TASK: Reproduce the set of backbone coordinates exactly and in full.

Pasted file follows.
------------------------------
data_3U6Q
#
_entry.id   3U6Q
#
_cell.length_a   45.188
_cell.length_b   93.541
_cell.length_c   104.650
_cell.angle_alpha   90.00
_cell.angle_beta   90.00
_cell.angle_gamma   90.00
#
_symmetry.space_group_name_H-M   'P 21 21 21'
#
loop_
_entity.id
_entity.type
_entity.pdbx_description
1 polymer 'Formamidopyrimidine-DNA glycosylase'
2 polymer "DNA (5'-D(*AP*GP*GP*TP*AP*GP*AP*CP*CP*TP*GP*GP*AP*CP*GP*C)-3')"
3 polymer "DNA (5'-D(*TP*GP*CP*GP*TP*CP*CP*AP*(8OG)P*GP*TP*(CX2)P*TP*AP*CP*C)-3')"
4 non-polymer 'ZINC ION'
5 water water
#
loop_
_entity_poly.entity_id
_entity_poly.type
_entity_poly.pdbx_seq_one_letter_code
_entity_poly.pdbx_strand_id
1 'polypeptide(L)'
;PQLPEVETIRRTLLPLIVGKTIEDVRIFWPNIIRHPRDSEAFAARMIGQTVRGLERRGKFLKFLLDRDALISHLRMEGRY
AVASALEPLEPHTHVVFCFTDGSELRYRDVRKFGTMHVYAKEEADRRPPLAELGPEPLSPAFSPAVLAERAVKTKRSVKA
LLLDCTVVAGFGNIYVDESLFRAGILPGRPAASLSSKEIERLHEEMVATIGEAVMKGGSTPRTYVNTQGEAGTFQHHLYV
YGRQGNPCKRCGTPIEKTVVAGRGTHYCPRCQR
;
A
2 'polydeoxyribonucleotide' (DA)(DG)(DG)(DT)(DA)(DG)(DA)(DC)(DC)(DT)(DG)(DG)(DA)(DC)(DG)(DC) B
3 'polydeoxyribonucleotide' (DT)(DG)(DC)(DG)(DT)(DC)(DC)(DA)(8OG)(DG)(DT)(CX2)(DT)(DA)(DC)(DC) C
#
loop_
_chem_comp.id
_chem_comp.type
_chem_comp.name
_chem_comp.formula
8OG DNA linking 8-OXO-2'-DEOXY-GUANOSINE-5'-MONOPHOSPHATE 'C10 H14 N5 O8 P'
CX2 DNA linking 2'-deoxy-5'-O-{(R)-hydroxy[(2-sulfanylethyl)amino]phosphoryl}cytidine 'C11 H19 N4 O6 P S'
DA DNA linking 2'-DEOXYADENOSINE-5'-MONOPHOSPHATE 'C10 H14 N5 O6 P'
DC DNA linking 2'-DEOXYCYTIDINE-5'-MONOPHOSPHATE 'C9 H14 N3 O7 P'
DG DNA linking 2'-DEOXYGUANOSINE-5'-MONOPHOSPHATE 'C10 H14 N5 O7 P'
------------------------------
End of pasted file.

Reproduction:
data_3U6Q
#
_entry.id   3U6Q
#
_cell.length_a   45.188
_cell.length_b   93.541
_cell.length_c   104.650
_cell.angle_alpha   90.00
_cell.angle_beta   90.00
_cell.angle_gamma   90.00
#
_symmetry.space_group_name_H-M   'P 21 21 21'
#
loop_
_entity.id
_entity.type
_entity.pdbx_description
1 polymer 'Formamidopyrimidine-DNA glycosylase'
2 polymer "DNA (5'-D(*AP*GP*GP*TP*AP*GP*AP*CP*CP*TP*GP*GP*AP*CP*GP*C)-3')"
3 polymer "DNA (5'-D(*TP*GP*CP*GP*TP*CP*CP*AP*(8OG)P*GP*TP*(CX2)P*TP*AP*CP*C)-3')"
4 non-polymer 'ZINC ION'
5 water water
#
loop_
_entity_poly.entity_id
_entity_poly.type
_entity_poly.pdbx_seq_one_letter_code
_entity_poly.pdbx_strand_id
1 'polypeptide(L)'
;PQLPEVETIRRTLLPLIVGKTIEDVRIFWPNIIRHPRDSEAFAARMIGQTVRGLERRGKFLKFLLDRDALISHLRMEGRY
AVASALEPLEPHTHVVFCFTDGSELRYRDVRKFGTMHVYAKEEADRRPPLAELGPEPLSPAFSPAVLAERAVKTKRSVKA
LLLDCTVVAGFGNIYVDESLFRAGILPGRPAASLSSKEIERLHEEMVATIGEAVMKGGSTPRTYVNTQGEAGTFQHHLYV
YGRQGNPCKRCGTPIEKTVVAGRGTHYCPRCQR
;
A
2 'polydeoxyribonucleotide' (DA)(DG)(DG)(DT)(DA)(DG)(DA)(DC)(DC)(DT)(DG)(DG)(DA)(DC)(DG)(DC) B
3 'polydeoxyribonucleotide' (DT)(DG)(DC)(DG)(DT)(DC)(DC)(DA)(8OG)(DG)(DT)(CX2)(DT)(DA)(DC)(DC) C
#
loop_
_chem_comp.id
_chem_comp.type
_chem_comp.name
_chem_comp.formula
8OG DNA linking 8-OXO-2'-DEOXY-GUANOSINE-5'-MONOPHOSPHATE 'C10 H14 N5 O8 P'
CX2 DNA linking 2'-deoxy-5'-O-{(R)-hydroxy[(2-sulfanylethyl)amino]phosphoryl}cytidine 'C11 H19 N4 O6 P S'
DA DNA linking 2'-DEOXYADENOSINE-5'-MONOPHOSPHATE 'C10 H14 N5 O6 P'
DC DNA linking 2'-DEOXYCYTIDINE-5'-MONOPHOSPHATE 'C9 H14 N3 O7 P'
DG DNA linking 2'-DEOXYGUANOSINE-5'-MONOPHOSPHATE 'C10 H14 N5 O7 P'